One measure that we haven’t covered that is usually talked about alongside the mean and median is the mode. The mode is defined as the value with the highest frequency, but we can also think of the mode as the value where the peak of the distribution occurs. While not great for computations, the mode can help us identify interesting features in a variable.

For instance, there might be more than one mode, such as in our distribution of years of experience. In the following plot, we can see there’s one peak near the 10-year mark and another near the 30-year mark. We would call this distribution bimodal because it has two modes.

Histogram plot showing frequencies for the experience variable. There are two peaks: one at around 10 years and one at around 30 years. The title is "Bimodal distribution".

Sometimes bimodal distributions occur when there are differences across categories of another variable. Given that the city seems to have a lot of young people in bands, let’s see if this pattern is reflected when we find the mean of each category of the band variable.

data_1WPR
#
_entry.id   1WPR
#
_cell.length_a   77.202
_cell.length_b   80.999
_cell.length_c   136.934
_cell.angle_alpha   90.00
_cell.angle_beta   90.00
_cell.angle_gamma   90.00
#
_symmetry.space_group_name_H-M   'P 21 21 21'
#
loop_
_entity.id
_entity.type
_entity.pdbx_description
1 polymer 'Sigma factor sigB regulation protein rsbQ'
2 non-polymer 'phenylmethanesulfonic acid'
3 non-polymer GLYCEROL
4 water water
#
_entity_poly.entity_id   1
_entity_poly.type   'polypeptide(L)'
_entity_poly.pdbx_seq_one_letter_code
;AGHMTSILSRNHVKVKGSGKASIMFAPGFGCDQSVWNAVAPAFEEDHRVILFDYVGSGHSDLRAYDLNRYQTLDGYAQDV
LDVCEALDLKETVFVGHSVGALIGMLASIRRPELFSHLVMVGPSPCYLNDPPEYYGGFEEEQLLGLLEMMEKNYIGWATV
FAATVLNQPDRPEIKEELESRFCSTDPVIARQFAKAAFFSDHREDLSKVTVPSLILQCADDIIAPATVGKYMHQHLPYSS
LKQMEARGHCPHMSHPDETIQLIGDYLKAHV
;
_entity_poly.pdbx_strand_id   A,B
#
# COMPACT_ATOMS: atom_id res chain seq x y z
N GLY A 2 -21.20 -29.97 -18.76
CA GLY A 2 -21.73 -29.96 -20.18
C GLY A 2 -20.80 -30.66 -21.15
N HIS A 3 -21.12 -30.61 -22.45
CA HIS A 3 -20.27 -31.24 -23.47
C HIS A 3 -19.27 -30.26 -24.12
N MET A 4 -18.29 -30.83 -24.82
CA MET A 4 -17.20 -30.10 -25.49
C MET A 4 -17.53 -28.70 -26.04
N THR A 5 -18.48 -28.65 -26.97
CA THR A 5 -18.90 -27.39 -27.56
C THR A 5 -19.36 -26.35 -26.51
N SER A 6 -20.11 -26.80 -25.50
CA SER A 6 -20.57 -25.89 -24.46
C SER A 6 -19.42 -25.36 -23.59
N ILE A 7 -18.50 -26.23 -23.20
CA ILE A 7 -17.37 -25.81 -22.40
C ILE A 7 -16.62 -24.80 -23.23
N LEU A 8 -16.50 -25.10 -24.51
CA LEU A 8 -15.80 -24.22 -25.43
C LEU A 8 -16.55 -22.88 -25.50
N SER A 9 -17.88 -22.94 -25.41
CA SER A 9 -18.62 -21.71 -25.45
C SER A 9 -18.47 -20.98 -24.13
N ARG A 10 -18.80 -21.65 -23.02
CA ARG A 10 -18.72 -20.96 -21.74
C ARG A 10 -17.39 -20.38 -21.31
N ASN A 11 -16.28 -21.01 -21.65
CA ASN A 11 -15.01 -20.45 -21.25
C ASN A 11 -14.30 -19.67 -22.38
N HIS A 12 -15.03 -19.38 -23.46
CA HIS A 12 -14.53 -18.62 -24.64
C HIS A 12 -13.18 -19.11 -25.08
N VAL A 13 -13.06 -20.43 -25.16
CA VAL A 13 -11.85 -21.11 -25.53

Table showing mean years of experience for those in a band and those not. Those in a band have a mean of 14.4 years of experience. Those not in a band have a mean of 26.2 years of experience.

These means are very different and very close to the locations of the modes in our plot. This indicates that there may be some differences in experience level between these two groups that are showing up in our distribution plots as two peaks.

By making this separation and then summarizing with the mean, we have aggregated our data. In this case, we have aggregated by summarizing a numeric variable (experience) across each value of a categorical variable (band).

We have aggregated some other data in tables in the learning environment. Do you see any interesting patterns?

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